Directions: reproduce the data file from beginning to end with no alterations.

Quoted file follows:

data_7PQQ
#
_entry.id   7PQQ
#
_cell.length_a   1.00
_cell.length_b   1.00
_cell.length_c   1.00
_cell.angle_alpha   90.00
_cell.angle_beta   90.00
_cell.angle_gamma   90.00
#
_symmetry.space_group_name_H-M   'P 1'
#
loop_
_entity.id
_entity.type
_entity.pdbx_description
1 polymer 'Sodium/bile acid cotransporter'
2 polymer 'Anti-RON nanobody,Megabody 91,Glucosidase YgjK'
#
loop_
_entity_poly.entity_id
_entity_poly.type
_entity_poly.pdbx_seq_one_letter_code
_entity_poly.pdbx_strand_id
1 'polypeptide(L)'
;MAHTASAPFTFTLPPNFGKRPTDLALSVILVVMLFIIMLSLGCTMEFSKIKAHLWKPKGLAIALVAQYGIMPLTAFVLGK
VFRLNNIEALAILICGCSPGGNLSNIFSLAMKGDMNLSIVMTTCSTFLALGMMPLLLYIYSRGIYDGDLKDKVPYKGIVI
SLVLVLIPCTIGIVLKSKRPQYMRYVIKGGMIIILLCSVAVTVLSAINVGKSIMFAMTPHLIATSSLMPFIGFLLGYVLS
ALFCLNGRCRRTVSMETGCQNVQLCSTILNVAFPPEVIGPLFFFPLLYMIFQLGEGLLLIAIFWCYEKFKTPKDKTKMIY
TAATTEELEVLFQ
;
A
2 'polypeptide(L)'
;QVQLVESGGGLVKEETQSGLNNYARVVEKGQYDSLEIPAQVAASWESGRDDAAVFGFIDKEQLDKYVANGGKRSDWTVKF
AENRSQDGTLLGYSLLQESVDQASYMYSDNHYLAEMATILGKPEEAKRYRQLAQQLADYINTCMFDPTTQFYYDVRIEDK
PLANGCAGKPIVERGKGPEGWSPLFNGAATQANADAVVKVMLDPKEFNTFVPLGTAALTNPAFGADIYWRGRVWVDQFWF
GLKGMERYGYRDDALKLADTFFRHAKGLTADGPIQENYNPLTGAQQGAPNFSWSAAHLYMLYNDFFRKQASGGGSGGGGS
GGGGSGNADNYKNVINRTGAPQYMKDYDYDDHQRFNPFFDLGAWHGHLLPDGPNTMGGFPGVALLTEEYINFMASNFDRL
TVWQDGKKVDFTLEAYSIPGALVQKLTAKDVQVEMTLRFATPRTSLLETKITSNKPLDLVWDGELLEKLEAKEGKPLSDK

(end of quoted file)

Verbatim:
data_7PQQ
#
_entry.id   7PQQ
#
_cell.length_a   1.00
_cell.length_b   1.00
_cell.length_c   1.00
_cell.angle_alpha   90.00
_cell.angle_beta   90.00
_cell.angle_gamma   90.00
#
_symmetry.space_group_name_H-M   'P 1'
#
loop_
_entity.id
_entity.type
_entity.pdbx_description
1 polymer 'Sodium/bile acid cotransporter'
2 polymer 'Anti-RON nanobody,Megabody 91,Glucosidase YgjK'
#
loop_
_entity_poly.entity_id
_entity_poly.type
_entity_poly.pdbx_seq_one_letter_code
_entity_poly.pdbx_strand_id
1 'polypeptide(L)'
;MAHTASAPFTFTLPPNFGKRPTDLALSVILVVMLFIIMLSLGCTMEFSKIKAHLWKPKGLAIALVAQYGIMPLTAFVLGK
VFRLNNIEALAILICGCSPGGNLSNIFSLAMKGDMNLSIVMTTCSTFLALGMMPLLLYIYSRGIYDGDLKDKVPYKGIVI
SLVLVLIPCTIGIVLKSKRPQYMRYVIKGGMIIILLCSVAVTVLSAINVGKSIMFAMTPHLIATSSLMPFIGFLLGYVLS
ALFCLNGRCRRTVSMETGCQNVQLCSTILNVAFPPEVIGPLFFFPLLYMIFQLGEGLLLIAIFWCYEKFKTPKDKTKMIY
TAATTEELEVLFQ
;
A
2 'polypeptide(L)'
;QVQLVESGGGLVKEETQSGLNNYARVVEKGQYDSLEIPAQVAASWESGRDDAAVFGFIDKEQLDKYVANGGKRSDWTVKF
AENRSQDGTLLGYSLLQESVDQASYMYSDNHYLAEMATILGKPEEAKRYRQLAQQLADYINTCMFDPTTQFYYDVRIEDK
PLANGCAGKPIVERGKGPEGWSPLFNGAATQANADAVVKVMLDPKEFNTFVPLGTAALTNPAFGADIYWRGRVWVDQFWF
GLKGMERYGYRDDALKLADTFFRHAKGLTADGPIQENYNPLTGAQQGAPNFSWSAAHLYMLYNDFFRKQASGGGSGGGGS
GGGGSGNADNYKNVINRTGAPQYMKDYDYDDHQRFNPFFDLGAWHGHLLPDGPNTMGGFPGVALLTEEYINFMASNFDRL
TVWQDGKKVDFTLEAYSIPGALVQKLTAKDVQVEMTLRFATPRTSLLETKITSNKPLDLVWDGELLEKLEAKEGKPLSDK